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CNY Mobile Billboards takes advertising to the streets

By Journal Staff

Date:

SYRACUSE  —  You could say that Derek Zehr traffics in advertisements. 

Zehr is the operating partner of CNY Mobile Billboards, a Syracuse–based firm that rents out space on billboards mounted on the back of trucks. The billboards can reach territory not covered by other advertisements, Zehr says.

“You can’t throw us away and you can’t turn us off,” he says. “You can’t stop us unless there’s a roadblock.”

Advertisers often turn to CNY Mobile Billboards to promote events such as Syracuse University football games and the New York State Fair, according to Zehr. The company has also advertised for large restaurant chains such as Quaker Steak and Lube as well as political campaigns — its first client was the 2010 congressional campaign of Ann Marie Buerkle, Zehr says.

Zehr launched CNY Mobile Billboards in October 2010, along with four other partners. He declined to name his partners, saying they prefer to remain in the background and act as a board of directors while he manages the day-to-day business affairs.

The firm started with two trucks that each carry a pair of 10-foot by 20-foot billboards. Then at the end of the summer of 2011, it added a box truck that can display three smaller advertisements: two 6-foot by 10-foot ads on the sides and a 6-foot by 6-foot panel on the back.

The box truck has a slightly different role than the two other trucks, which are typically deployed driving up and down streets, according to Zehr. Instead, the box truck is designed to be parked at an event. CNY Mobile Billboards will then rotate the advertisements the truck displays at the event.

The company houses its trucks in 2,500 square feet of leased space at 706 N. Clinton St. in Syracuse. Its headquarters is a 500-square-foot office it leases at 1112 E. Fayette St. in the city.

CNY Mobile Billboards typically has six full-time employees and six to eight part-time workers, depending on the number of ad campaigns it is taking part in at one time, Zehr says. About seven or eight of those employees are part-time drivers, while the remaining employees make up the company’s sales, marketing, and design team.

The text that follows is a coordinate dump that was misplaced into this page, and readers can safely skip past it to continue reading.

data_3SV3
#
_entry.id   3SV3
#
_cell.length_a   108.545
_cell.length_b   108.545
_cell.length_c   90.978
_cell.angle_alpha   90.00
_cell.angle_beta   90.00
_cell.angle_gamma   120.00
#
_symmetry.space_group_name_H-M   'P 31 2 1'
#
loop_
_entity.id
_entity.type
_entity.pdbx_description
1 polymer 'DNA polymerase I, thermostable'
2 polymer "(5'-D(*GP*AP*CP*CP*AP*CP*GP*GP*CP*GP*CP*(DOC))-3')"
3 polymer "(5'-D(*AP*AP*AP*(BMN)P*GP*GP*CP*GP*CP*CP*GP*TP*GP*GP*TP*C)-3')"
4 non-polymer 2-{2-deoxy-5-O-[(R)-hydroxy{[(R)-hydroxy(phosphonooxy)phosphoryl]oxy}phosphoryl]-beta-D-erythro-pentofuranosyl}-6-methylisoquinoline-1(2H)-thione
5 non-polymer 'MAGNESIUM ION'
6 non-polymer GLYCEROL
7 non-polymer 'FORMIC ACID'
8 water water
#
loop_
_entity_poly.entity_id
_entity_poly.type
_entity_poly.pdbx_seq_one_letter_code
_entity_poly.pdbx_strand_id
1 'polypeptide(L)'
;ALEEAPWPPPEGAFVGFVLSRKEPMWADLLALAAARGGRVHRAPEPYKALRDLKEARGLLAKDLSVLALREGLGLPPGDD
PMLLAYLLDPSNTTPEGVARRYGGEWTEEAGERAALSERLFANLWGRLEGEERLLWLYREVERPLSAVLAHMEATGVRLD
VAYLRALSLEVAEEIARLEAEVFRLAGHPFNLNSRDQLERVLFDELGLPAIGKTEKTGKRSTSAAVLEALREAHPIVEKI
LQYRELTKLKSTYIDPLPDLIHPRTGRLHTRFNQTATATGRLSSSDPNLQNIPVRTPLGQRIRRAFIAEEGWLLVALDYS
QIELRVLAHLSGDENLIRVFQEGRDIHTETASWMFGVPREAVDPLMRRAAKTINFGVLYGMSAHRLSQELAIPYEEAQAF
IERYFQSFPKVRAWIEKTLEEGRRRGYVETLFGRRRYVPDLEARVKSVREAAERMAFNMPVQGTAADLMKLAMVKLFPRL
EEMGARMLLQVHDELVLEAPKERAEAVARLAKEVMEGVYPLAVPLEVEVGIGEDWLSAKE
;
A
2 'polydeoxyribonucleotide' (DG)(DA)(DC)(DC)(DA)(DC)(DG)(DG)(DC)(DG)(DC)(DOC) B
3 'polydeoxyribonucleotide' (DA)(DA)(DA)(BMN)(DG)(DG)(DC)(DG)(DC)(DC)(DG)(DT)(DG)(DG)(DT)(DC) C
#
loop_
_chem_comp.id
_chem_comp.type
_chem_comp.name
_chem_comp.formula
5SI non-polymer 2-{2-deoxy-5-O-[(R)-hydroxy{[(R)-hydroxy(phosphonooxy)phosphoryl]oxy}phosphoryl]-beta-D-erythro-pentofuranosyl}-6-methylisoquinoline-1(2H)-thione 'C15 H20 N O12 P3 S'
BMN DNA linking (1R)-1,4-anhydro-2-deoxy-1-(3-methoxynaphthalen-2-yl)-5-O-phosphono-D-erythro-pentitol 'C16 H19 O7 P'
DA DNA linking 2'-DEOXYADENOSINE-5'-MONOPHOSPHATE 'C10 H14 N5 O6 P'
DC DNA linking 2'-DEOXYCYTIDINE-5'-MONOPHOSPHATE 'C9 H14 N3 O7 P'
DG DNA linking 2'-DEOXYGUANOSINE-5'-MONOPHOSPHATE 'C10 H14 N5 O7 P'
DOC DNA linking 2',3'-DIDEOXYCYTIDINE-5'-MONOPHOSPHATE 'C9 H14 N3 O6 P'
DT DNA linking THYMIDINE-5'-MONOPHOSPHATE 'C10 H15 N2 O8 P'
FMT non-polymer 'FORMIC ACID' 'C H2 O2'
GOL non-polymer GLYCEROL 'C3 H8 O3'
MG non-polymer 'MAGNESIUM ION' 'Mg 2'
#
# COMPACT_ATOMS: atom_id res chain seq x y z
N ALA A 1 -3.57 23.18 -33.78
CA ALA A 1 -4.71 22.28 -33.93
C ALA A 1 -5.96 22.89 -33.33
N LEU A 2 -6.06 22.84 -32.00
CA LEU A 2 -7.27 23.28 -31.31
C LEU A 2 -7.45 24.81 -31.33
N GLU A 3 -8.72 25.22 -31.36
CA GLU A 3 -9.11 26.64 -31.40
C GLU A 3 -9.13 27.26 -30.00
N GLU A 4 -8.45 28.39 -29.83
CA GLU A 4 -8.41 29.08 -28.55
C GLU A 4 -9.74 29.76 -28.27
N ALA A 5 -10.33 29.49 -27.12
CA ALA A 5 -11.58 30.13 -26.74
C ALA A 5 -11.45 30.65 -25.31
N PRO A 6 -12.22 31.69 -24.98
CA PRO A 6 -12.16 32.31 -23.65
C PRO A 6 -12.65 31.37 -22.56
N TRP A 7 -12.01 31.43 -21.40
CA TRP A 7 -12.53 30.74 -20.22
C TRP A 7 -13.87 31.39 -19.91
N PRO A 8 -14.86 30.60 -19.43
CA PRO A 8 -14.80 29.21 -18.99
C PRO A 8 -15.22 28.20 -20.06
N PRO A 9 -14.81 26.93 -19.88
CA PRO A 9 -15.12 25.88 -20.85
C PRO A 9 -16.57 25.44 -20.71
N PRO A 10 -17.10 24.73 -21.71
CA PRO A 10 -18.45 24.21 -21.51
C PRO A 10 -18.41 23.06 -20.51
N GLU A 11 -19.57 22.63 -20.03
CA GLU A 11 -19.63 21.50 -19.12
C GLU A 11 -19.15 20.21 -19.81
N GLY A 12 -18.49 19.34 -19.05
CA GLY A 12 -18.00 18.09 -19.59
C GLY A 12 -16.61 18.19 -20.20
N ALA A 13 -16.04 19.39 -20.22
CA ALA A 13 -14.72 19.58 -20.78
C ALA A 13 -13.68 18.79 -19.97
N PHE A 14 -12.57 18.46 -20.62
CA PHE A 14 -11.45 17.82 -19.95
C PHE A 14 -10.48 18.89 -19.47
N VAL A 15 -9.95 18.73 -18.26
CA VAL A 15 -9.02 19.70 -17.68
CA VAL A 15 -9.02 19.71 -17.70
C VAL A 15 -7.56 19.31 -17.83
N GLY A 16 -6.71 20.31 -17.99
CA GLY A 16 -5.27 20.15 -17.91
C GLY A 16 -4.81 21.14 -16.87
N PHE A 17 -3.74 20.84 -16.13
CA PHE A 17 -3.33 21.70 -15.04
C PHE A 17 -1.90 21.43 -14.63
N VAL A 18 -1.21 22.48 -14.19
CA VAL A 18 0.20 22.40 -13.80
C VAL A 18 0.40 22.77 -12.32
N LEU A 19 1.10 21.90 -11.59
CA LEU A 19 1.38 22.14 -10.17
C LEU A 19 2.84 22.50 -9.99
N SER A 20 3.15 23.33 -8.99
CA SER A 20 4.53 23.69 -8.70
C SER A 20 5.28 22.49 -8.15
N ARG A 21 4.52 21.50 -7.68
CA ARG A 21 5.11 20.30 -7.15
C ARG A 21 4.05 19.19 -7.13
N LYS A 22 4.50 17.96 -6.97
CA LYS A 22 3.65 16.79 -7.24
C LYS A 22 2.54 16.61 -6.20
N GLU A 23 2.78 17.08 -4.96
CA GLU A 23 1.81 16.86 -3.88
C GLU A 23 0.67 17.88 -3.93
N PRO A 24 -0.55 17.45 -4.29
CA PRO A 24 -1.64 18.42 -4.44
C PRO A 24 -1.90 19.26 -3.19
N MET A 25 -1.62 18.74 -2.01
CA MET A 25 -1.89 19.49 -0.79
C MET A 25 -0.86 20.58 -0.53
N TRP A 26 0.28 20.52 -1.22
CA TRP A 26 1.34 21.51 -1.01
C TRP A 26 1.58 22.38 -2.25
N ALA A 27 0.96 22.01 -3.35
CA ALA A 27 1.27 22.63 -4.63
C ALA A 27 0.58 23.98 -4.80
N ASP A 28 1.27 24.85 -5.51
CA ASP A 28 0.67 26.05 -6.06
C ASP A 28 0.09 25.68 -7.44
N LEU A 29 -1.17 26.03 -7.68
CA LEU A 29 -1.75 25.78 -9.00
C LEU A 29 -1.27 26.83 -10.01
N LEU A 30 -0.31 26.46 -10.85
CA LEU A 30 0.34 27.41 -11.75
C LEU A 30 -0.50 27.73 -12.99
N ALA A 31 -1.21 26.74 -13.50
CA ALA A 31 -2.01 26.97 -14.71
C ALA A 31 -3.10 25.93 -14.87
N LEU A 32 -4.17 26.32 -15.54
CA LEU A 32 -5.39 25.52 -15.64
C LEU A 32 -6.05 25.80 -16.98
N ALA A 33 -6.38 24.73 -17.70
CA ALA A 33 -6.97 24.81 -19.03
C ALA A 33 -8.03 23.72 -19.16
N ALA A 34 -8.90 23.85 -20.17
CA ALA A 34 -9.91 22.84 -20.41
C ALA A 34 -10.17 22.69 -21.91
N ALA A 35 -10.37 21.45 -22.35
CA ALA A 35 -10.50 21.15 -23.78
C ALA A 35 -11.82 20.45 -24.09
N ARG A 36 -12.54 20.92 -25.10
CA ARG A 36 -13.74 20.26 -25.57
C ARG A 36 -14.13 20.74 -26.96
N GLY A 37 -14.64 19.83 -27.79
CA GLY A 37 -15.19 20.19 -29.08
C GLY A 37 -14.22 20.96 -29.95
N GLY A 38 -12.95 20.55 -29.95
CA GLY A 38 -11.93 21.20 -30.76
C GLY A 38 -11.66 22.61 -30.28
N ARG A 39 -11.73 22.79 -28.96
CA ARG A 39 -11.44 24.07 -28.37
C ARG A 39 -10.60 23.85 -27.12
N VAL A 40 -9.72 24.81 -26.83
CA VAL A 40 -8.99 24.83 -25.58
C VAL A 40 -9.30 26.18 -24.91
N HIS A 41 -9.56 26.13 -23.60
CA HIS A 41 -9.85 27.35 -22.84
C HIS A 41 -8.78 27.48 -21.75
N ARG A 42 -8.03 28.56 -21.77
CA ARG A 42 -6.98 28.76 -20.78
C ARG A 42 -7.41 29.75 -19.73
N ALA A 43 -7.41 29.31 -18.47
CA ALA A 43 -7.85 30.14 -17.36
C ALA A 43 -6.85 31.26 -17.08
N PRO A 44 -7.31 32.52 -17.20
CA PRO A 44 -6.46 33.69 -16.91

For some advertisers, the company also organizes “street teams” to hand out flyers that match ads on its mobile billboard trucks. Street-team size varies depending on an advertiser’s wishes, but the teams are typically temporary workers, Zehr says.

Zehr would like to expand the company, but he does not have any hiring targets. CNY Mobile Billboards will add new drivers if it purchases another truck, he says.

And the company eventually wants to expand its fleet of trucks, according to Zehr. Each truck costs between $30,000 and $40,000, and CNY Mobile Billboards’ timeline for adding trucks will be determined by its revenue growth, he says.

He declined to share the company’s revenue total for 2011. Zehr has a goal to double revenue this year. He says he isn’t aware of any other mobile billboard companies based in the Syracuse area, so his firm only faces indirect competition from stationary billboards and other forms of media like radio or newspapers.

“I think we complement other types of advertising,” Zehr says. “For example, Dunkin’ Donuts is a huge customer. If you’re listening to the radio and you hear a Dunkin’ Donuts ad, and 10 seconds later you see a billboard truck driving by, and 30 seconds later you’re driving on [Interstate] 690 and you see the same stationary billboard, it’s building brand recognition.”

CNY Mobile Billboards has been successful winning business from national advertisers and large chains, according to Zehr. It now wants to reach out to smaller, local companies, he says.

The mobile-advertising firm often travels outside of the Central New York market for advertising campaigns, Zehr says. It has driven to New York City, Pennsylvania, and New Jersey, as well as Rochester and Albany, he says. In addition to its trucks, the company also offers advertisers the option of parking a fixed-position, 6-foot by 12-foot trailer in lots for special events.

Zehr acknowledges that mobile-billboard campaigns can be controversial — drivers sometimes have to deal with rude comments or gestures from people when a truck carries a political billboard, he says. The company’s drivers are instructed to be professional if anyone ever approaches them to complain about an ad campaign, and Zehr says he tries to avoid carrying extremely contentious advertisements.

“We don’t want to do anything that’s going to hurt people’s feelings,” he says.

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